The anniversary of my father passing was just the other day. It was a rough day, but it reminded me of my own childhood in conjunction with Dr. Carson's anecdotes. Growing up, my dad was the Bad Guy. I was afraid of my dad and at times I hated him for how cruel he seemed to be. I also grew up in the 80's, quite easily the decade where the trope "parents just don't understand" became prolific. Heck, Will Smith, back then half of the rap duo DJ Jazzy Jeff and the Fresh Prince had a hit single "Parents Just Don't Understand". Family sitcoms and movies were rife with child angst at parents not understanding. And while I'm aware the child-parent conflicts are nothing new to the 80's, this explosion of entertainment expressing this angst definitely exacerbated the issue via indoctrination of an impressionable mind. So it wasn't until my mid 20's that I started to see what my dad had done. He had raised me right. He had done his job as a parent and there's much I have to thank him (and my mom, of course) for becoming the person I am today. By no means perfect, but the solid foundation he laid via discipline, at the price of me hating him, is something I value tremendously.
Now this isn't an indictment on anyone nor am I trying to call out anyone, but I've run across quite a few parents that seem hesitant on disciplining their children for fear that the child will hate them. This fear of not being liked by one's children is natural, yes, though I believe it's ultimately not a good measuring stick when administering discipline. Here's a couple points to consider:
- Discipline, by nature, is not fun - for either the child or parent. The parent has the aforementioned anxiety about being hated combined with not liking to see their children cry/be miserable. The child, because, well, the parent is not only preventing them from doing something they want, but is forcing them to do something they definitely do NOT want to do. So naturally, there are going to be feelings of resentment from a child when you enact discipline. I would posit to say that any discipline a child actually doesn't dislike is probably not effective discipline.
- Most children I know have an amazing ability to bounce back from being irate, upset, or screaming bloody murder about their discipline to being just fine. Once the high flowing feelings "burn out" of them, they'll come down to more a lucid state where they're not screaming how much they hate you (which btw, my parents never tolerated even that). Rational discipline will not "leave them scarred for life". And it's in my view that kids are deliberately designed, by God, to have this resilience so they can be disciplined by loving parents without "breaking".
And speaking of the Bible, sparing discipline is considered to be tantamount to hating your own children. Proverbs 13:24 states "Whoever spares the rod hates their children, but the one who loves their children is careful to discipline them." The rod, in this case, is referring to discipline. In the Old Testament days, shepherds had rods that they used to keep their flocks in order. Why does the Bible say you hate your children if you spare the rod (and btw, rod in this sense means discipline, not explicitly spanking)? It goes something like this:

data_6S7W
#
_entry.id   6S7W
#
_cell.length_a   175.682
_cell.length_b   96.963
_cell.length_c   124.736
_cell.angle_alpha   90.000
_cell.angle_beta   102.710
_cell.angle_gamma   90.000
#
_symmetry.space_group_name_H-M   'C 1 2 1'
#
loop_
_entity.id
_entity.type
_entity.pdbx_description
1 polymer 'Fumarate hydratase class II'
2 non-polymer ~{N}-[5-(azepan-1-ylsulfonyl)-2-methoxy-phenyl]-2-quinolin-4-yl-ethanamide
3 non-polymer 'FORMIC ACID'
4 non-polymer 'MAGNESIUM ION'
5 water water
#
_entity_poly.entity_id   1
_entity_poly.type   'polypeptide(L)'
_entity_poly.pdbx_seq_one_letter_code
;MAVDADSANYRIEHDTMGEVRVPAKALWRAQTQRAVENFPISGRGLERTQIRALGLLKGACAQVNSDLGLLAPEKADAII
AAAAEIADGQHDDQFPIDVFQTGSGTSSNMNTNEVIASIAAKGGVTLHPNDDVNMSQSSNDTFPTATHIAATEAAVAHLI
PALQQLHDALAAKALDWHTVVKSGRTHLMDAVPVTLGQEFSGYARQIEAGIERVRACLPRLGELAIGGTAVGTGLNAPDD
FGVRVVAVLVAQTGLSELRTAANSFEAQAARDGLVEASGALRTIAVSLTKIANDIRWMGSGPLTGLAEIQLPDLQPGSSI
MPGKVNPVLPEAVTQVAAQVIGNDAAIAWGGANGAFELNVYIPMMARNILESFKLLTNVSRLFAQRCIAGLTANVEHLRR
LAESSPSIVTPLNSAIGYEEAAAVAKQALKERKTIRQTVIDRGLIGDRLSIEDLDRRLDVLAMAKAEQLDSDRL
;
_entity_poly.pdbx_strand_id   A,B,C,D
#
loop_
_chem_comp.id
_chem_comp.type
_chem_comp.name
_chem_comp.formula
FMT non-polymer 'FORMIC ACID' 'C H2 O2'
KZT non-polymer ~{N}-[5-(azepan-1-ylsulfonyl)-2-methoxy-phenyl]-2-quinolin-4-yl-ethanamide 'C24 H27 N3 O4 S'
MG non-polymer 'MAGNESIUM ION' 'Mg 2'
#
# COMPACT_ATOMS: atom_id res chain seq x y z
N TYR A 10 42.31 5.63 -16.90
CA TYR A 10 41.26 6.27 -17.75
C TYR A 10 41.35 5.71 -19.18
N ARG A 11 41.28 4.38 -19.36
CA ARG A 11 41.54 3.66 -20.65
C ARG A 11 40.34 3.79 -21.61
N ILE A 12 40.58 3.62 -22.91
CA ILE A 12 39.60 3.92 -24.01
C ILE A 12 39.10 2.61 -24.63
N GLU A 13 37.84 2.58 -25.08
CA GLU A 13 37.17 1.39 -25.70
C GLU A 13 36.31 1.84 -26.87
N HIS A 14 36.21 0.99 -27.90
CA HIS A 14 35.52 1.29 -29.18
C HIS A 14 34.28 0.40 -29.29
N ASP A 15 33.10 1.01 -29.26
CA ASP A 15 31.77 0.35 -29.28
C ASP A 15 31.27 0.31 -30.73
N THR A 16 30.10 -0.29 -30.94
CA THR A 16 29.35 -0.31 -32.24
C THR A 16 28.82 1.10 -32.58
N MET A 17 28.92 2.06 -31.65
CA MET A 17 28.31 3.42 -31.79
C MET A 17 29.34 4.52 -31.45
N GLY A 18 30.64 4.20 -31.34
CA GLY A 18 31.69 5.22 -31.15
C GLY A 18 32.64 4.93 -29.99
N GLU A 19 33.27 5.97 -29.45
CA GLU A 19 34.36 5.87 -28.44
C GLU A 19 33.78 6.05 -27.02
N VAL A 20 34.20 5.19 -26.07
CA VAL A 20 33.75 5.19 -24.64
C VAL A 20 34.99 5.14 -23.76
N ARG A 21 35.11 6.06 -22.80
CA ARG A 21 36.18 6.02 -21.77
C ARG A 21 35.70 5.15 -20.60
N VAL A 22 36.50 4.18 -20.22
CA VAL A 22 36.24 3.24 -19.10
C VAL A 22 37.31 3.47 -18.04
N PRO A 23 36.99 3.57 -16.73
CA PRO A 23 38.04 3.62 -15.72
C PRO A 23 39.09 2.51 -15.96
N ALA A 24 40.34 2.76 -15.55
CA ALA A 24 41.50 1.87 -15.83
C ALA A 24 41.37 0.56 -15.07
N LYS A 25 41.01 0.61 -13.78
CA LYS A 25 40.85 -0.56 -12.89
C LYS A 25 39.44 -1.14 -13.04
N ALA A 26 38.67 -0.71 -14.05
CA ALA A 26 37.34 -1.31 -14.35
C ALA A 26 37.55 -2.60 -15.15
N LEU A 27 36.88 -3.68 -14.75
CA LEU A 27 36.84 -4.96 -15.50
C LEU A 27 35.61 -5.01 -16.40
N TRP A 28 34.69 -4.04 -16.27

A parent's primary duty as a parent is to raise their children to be good people (in God if you're Christian, naturally). To equip them with what they need to know to live good and moral lives on their own so they can in turn be successful in life. It falls under the notion that children, like all of us, are not naturally good (as we're born into sin). And that a child that is not disciplined will be spoiled, selfish, and a burden to those around them. Therefore, by withholding discipline, they're deliberately dooming their child to not growing up good. Thus, what kind of parent would deliberately do this? A parent that hates their child.
Sounds pretty extreme, considering how potent wielding the word hate can be. Though, it's not meant to be a condemnation, but more of a discernment on the results of your inaction. "You must not like your child very much if you choose to let them grow up this way".
One thing I also wanted to point out in that passage is the "careful to discipline them" part. Careful being the key word here. It is possible to have too much discipline just as there is possible to have too little. Having a measured approach and deciding which aspects of child behavior matter most to you is a good way to establish when it's time to "lay down the law" and when you don't necessarily need to drop the hammer.
Your children, when they children and even young adults, are not supposed to be your friends. The duty of the parent is to shape the child into becoming a moral, upright human being - even when it's against the child's will. That's the price of being a parent. Yet, when they get older and wiser, they'll come back and see the sacrifices that were made to mold them, and thank the parent for it.
Of course, all this comes from my own experiences and observations. So this is pretty much one parent to another. Don't let the fear of your kids hating you prevent you from doing what you need to do to ensure they grow up to be strong, moral, and upright people.